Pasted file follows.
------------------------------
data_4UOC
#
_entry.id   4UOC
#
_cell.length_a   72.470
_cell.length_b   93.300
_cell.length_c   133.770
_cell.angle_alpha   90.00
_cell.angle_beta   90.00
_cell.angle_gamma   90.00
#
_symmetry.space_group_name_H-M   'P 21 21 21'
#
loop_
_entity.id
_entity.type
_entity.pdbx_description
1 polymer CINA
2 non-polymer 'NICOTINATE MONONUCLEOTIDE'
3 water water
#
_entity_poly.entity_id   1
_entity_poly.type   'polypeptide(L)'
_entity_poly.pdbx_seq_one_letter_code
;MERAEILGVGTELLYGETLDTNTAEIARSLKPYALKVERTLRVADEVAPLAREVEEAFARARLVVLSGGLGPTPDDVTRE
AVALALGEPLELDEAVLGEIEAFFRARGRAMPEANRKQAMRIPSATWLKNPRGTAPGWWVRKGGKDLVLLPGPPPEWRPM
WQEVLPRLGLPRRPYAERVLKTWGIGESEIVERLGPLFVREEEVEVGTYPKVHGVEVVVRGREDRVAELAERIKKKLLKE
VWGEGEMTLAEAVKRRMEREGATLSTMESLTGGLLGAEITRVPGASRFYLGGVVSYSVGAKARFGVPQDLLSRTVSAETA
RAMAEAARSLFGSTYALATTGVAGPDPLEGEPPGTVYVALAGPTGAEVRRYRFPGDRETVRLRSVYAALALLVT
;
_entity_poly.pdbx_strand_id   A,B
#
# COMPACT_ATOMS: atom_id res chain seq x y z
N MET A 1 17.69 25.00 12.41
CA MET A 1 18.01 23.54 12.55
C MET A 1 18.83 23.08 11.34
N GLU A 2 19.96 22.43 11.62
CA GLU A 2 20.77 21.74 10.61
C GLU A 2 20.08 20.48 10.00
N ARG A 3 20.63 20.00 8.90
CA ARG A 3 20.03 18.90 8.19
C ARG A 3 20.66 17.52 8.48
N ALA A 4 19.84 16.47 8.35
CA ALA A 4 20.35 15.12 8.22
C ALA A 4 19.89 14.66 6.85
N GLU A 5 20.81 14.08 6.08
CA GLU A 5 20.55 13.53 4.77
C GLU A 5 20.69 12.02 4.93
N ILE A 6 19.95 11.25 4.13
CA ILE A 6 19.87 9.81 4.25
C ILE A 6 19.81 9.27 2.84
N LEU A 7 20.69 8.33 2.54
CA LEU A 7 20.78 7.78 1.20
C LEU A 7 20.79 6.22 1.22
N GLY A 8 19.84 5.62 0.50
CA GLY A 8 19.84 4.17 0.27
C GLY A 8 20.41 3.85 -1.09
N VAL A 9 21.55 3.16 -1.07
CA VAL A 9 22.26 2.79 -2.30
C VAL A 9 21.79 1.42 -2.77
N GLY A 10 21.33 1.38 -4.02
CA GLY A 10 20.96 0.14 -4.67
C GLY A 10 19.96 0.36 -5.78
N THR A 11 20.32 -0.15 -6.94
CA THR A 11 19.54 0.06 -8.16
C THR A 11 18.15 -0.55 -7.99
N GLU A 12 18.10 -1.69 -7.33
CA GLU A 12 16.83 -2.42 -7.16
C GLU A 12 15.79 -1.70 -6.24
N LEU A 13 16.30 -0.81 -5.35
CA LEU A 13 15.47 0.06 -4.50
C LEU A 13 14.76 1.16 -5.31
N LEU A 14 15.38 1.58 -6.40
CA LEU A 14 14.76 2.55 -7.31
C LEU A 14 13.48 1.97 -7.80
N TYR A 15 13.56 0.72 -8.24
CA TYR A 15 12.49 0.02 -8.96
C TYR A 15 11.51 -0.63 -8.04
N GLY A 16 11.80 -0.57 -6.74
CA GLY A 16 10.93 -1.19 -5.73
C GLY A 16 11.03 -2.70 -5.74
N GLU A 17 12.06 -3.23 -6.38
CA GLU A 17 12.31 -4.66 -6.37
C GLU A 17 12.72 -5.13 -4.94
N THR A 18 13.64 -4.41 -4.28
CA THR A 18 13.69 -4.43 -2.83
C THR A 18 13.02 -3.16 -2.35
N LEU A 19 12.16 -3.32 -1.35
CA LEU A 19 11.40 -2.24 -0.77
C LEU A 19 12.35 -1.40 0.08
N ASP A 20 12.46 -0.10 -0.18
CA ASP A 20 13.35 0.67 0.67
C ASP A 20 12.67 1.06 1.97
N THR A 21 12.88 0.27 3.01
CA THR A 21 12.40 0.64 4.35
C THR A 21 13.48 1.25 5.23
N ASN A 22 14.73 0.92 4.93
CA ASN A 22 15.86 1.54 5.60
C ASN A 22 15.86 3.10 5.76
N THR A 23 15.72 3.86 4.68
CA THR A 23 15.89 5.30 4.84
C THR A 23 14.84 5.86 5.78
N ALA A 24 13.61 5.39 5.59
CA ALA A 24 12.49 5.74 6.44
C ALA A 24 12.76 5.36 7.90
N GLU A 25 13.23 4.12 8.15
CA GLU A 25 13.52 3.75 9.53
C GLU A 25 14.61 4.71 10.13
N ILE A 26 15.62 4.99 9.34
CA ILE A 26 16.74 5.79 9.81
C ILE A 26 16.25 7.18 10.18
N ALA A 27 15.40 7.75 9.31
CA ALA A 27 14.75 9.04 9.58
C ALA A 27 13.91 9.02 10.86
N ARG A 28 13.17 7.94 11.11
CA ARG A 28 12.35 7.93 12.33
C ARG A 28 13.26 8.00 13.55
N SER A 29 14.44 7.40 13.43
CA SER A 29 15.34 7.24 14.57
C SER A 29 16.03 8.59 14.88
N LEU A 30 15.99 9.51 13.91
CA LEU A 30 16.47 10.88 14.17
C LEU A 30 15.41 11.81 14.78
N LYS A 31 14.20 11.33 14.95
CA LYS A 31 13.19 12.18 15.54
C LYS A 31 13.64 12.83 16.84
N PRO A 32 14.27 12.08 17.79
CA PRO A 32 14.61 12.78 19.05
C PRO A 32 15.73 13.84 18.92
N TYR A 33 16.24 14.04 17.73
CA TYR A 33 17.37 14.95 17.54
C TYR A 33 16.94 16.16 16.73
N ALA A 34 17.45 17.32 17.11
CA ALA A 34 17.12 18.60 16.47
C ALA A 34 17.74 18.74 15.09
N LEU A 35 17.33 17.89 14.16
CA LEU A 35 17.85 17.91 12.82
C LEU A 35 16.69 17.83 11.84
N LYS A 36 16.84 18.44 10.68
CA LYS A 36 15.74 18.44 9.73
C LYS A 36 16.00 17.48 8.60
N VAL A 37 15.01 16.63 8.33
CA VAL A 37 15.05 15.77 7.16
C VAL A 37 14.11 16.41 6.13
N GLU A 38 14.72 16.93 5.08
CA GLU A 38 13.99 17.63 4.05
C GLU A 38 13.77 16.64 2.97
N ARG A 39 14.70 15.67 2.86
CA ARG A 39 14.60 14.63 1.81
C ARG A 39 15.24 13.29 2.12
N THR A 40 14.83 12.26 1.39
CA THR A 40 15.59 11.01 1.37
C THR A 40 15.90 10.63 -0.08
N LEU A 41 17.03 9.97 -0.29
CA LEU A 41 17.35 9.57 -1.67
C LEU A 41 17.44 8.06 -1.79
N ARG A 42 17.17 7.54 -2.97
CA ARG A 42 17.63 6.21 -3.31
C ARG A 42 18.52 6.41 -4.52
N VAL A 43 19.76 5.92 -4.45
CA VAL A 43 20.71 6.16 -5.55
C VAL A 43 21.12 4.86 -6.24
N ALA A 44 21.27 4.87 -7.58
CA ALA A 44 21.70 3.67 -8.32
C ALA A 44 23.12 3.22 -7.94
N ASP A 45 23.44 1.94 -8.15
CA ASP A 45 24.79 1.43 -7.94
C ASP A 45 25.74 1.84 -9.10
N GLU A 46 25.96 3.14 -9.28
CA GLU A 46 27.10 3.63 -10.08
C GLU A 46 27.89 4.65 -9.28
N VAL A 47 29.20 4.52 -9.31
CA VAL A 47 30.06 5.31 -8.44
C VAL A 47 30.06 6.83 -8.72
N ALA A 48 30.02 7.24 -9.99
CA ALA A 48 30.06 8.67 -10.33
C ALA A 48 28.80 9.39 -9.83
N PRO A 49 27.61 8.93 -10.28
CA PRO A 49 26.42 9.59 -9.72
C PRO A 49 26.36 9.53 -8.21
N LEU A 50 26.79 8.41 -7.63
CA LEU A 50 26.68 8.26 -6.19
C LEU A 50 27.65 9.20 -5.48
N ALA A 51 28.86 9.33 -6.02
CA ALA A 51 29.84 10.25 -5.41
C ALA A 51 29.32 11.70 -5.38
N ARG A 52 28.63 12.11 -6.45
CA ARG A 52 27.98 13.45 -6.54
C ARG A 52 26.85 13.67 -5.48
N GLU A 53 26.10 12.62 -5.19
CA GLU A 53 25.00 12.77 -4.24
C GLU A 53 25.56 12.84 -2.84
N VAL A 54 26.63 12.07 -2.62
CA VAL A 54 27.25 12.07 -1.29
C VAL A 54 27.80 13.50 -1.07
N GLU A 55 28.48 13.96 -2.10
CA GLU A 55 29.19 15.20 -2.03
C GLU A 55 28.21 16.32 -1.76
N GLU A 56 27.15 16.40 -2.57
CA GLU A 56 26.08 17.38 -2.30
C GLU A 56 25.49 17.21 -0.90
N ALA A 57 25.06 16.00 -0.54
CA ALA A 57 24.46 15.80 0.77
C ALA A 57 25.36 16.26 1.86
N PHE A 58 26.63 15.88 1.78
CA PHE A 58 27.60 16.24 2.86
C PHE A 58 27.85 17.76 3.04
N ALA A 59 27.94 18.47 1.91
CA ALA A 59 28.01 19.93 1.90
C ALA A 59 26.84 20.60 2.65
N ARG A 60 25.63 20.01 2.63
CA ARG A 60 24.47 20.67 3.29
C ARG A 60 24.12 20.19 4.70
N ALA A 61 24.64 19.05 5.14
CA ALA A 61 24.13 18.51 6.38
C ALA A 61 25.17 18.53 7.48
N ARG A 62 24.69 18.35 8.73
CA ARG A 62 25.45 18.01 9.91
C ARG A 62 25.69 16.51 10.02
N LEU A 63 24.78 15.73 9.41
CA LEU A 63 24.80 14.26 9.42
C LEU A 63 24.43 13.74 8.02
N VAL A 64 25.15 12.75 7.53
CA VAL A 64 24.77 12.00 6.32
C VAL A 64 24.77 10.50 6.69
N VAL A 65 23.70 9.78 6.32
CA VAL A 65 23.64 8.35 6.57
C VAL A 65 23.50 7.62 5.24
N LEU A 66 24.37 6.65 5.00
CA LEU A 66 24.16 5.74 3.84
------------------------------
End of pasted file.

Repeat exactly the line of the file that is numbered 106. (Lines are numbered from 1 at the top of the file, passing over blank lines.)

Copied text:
N GLU A 25 13.23 4.12 8.15